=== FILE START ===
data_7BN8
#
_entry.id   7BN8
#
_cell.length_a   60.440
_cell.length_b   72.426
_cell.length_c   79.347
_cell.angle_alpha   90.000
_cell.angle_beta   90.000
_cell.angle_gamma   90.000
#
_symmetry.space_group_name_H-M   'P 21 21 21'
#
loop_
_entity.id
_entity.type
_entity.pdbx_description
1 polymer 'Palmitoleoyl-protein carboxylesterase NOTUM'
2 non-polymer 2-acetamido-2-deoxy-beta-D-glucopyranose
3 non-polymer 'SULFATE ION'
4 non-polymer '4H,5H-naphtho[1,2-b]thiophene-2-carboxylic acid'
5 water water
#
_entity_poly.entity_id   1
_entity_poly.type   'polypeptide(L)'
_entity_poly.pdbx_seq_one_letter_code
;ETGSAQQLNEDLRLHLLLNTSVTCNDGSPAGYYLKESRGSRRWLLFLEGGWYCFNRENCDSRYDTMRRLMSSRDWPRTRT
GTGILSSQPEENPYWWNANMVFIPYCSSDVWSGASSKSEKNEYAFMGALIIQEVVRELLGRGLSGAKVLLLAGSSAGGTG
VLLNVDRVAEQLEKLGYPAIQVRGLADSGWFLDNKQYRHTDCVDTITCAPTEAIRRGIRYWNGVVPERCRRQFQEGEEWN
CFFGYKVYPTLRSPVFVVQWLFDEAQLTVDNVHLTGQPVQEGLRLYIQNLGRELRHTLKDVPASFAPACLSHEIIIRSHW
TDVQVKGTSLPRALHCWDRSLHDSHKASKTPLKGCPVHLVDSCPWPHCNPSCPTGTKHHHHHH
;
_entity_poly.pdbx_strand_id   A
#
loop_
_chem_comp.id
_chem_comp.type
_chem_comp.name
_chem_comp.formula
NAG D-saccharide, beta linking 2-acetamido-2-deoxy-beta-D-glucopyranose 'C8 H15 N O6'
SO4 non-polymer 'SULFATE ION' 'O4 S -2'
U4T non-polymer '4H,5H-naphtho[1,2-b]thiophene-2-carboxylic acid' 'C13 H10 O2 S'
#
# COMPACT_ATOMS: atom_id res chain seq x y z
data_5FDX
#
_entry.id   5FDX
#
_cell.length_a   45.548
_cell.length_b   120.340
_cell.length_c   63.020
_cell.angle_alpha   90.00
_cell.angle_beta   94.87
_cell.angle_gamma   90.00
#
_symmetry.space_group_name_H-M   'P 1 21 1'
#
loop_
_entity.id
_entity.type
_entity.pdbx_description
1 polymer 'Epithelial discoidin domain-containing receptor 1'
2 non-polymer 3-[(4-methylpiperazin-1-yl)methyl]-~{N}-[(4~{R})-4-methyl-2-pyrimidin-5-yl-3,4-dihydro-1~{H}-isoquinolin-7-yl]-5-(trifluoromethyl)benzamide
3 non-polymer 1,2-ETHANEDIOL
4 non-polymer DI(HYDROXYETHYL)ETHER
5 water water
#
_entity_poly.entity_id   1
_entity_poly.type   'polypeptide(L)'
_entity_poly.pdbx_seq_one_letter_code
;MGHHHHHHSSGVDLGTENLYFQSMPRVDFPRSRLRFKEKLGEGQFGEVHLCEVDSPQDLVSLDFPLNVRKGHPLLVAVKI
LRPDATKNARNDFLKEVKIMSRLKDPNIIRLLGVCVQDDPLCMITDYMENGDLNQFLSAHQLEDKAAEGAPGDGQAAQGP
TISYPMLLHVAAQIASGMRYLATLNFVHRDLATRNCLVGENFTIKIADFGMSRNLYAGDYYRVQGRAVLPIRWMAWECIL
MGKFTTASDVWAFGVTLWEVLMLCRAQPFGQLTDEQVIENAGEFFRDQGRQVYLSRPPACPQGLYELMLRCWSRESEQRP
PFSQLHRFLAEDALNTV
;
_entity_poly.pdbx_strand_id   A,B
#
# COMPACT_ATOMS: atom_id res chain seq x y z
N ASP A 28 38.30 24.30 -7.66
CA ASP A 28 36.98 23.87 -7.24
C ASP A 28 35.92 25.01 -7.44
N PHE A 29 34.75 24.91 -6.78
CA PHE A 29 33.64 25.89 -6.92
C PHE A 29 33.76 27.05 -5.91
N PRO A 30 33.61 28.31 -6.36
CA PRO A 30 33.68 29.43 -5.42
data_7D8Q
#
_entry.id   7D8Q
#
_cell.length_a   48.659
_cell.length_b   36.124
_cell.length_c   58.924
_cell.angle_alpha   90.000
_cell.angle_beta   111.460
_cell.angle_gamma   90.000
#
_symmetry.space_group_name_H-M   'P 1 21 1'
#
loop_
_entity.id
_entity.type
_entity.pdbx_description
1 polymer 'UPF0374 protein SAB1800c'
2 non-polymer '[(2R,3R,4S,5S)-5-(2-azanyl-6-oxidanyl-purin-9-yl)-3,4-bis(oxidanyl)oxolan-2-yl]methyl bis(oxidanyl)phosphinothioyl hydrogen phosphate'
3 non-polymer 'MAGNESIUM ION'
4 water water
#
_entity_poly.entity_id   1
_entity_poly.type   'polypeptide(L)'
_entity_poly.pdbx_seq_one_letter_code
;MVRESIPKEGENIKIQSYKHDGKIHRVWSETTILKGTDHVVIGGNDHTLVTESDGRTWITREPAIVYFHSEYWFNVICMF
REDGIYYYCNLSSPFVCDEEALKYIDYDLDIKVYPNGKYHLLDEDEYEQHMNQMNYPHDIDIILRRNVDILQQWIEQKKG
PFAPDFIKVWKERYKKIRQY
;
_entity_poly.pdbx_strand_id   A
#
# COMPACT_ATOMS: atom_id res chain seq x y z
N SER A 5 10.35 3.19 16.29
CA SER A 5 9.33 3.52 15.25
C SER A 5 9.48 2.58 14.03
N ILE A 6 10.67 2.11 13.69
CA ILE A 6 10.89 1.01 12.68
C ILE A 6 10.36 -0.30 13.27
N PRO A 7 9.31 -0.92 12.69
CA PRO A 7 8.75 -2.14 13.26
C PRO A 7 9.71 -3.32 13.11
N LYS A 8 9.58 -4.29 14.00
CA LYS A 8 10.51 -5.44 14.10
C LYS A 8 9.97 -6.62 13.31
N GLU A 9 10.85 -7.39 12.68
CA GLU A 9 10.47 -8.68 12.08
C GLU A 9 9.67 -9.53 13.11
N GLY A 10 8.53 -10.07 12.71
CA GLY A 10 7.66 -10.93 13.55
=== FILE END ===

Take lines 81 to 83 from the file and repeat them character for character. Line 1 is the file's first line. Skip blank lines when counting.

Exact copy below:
CA ASP A 28 36.98 23.87 -7.24
C ASP A 28 35.92 25.01 -7.44
N PHE A 29 34.75 24.91 -6.78